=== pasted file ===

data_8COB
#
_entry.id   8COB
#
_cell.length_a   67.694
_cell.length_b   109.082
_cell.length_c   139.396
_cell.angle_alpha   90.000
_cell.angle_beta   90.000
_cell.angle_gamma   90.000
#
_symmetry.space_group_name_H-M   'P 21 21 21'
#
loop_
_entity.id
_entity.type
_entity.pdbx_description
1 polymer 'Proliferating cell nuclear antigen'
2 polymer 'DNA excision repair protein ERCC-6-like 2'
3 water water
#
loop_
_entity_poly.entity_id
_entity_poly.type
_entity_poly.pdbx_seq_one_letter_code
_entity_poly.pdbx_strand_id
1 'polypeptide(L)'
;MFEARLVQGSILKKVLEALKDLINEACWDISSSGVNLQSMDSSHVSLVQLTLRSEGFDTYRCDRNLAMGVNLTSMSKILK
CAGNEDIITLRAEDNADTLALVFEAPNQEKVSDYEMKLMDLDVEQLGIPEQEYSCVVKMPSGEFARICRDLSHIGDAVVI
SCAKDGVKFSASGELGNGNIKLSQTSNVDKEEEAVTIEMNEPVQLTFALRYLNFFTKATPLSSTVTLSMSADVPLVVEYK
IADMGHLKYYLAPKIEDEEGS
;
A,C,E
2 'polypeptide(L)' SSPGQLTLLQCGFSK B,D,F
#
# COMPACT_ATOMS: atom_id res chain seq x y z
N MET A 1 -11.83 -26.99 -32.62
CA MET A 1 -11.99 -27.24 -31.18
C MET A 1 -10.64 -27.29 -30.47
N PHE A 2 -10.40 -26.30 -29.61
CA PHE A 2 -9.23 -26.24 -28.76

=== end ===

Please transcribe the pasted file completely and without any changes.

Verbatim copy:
data_8COB
#
_entry.id   8COB
#
_cell.length_a   67.694
_cell.length_b   109.082
_cell.length_c   139.396
_cell.angle_alpha   90.000
_cell.angle_beta   90.000
_cell.angle_gamma   90.000
#
_symmetry.space_group_name_H-M   'P 21 21 21'
#
loop_
_entity.id
_entity.type
_entity.pdbx_description
1 polymer 'Proliferating cell nuclear antigen'
2 polymer 'DNA excision repair protein ERCC-6-like 2'
3 water water
#
loop_
_entity_poly.entity_id
_entity_poly.type
_entity_poly.pdbx_seq_one_letter_code
_entity_poly.pdbx_strand_id
1 'polypeptide(L)'
;MFEARLVQGSILKKVLEALKDLINEACWDISSSGVNLQSMDSSHVSLVQLTLRSEGFDTYRCDRNLAMGVNLTSMSKILK
CAGNEDIITLRAEDNADTLALVFEAPNQEKVSDYEMKLMDLDVEQLGIPEQEYSCVVKMPSGEFARICRDLSHIGDAVVI
SCAKDGVKFSASGELGNGNIKLSQTSNVDKEEEAVTIEMNEPVQLTFALRYLNFFTKATPLSSTVTLSMSADVPLVVEYK
IADMGHLKYYLAPKIEDEEGS
;
A,C,E
2 'polypeptide(L)' SSPGQLTLLQCGFSK B,D,F
#
# COMPACT_ATOMS: atom_id res chain seq x y z
N MET A 1 -11.83 -26.99 -32.62
CA MET A 1 -11.99 -27.24 -31.18
C MET A 1 -10.64 -27.29 -30.47
N PHE A 2 -10.40 -26.30 -29.61
CA PHE A 2 -9.23 -26.24 -28.76